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Article
June 1989

Results of Operative Treatment of Gastrointestinal Tract Tumors in Patients Over 80 Years of Age

Author Affiliations

From the Department of Surgery, University Hospital, Geneva.

Arch Surg. 1989;124(6):662-664. doi:10.1001/archsurg.1989.01410060024004
Abstract

• Between 1981 and 1986, 140 patients over 80 years of age were operated on for a gastrointestinal tract tumor in our service. There were 24 gastric, one small-bowel, 91 colonic, and 24 rectal cancers. Only 40% of the patients were preoperatively free of any systemic disorder other than tumor. We performed surgical procedures with a curative intent for 90 (64%) of them. Our mean overall postoperative mortality was 17%, but this rate could be decreased by performing elective operations on well-prepared patients. Over 80% of the deaths were related to systemic organ failures. Eighty-three percent of the survivors (96 patients) returned to their homes; 82% (94 patients) had normal activities for their age. The actuarial survival curve showed a 50% survival rate at three years, all tumoral stages included. These results support the view that surgery is a safe, valid option in the face of gastrointestinal tract tumors in the elderly.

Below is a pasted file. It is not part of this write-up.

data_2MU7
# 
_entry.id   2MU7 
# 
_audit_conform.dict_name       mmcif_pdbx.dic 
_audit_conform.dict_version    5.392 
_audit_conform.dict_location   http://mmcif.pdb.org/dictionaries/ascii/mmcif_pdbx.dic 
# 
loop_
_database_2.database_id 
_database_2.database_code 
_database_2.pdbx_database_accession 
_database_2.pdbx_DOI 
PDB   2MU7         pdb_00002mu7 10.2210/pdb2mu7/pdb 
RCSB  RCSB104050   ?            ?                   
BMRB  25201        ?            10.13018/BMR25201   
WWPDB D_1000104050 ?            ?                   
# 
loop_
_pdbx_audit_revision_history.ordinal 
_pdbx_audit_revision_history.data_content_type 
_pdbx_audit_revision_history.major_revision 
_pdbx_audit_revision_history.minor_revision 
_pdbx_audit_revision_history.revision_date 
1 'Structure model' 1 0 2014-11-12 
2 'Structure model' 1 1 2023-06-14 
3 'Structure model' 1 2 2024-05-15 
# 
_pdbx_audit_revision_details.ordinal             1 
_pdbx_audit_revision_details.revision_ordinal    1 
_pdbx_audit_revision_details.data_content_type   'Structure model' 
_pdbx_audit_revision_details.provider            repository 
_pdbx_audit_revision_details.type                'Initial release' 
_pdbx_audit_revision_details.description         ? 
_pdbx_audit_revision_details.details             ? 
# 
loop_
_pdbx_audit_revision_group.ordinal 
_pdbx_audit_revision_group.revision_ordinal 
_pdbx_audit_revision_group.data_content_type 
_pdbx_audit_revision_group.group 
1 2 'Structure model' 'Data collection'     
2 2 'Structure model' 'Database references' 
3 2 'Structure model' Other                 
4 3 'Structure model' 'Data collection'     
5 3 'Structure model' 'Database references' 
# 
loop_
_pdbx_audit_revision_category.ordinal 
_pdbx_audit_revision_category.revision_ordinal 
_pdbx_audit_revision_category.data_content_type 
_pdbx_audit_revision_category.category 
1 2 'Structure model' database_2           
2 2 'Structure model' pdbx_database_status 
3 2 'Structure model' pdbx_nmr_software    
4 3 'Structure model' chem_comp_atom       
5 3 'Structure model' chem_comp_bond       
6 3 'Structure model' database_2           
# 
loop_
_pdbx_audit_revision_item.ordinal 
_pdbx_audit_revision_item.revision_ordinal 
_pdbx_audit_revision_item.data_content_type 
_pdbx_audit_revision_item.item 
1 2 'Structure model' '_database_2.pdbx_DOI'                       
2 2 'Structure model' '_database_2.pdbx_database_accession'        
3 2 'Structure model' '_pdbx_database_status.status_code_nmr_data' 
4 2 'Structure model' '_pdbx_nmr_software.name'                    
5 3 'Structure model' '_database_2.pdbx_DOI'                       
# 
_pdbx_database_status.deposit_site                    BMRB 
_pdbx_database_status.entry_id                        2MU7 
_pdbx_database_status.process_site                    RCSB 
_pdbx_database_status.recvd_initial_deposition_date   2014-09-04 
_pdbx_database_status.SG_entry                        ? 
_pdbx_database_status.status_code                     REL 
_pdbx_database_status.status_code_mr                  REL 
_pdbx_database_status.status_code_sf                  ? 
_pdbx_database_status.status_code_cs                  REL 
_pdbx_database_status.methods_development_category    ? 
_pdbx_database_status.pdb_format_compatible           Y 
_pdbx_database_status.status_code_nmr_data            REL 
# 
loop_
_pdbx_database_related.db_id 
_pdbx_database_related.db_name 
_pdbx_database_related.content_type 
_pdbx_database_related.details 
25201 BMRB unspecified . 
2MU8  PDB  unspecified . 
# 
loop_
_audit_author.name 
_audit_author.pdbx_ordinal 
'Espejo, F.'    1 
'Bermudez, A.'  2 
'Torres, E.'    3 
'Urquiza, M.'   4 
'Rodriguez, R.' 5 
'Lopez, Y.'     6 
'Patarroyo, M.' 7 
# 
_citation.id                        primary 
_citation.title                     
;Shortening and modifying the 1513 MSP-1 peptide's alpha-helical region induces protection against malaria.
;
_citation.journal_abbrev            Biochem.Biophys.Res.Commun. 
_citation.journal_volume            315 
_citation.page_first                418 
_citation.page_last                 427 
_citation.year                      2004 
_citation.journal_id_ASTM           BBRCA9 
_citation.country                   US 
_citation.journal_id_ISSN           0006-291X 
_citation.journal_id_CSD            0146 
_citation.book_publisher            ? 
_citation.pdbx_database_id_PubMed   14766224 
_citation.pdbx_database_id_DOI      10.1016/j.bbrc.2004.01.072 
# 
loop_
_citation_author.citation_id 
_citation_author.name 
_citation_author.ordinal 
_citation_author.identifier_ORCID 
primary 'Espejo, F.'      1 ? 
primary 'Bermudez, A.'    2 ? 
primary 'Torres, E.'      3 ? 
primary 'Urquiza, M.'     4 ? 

(Arch Surg 1989;124:662-664)

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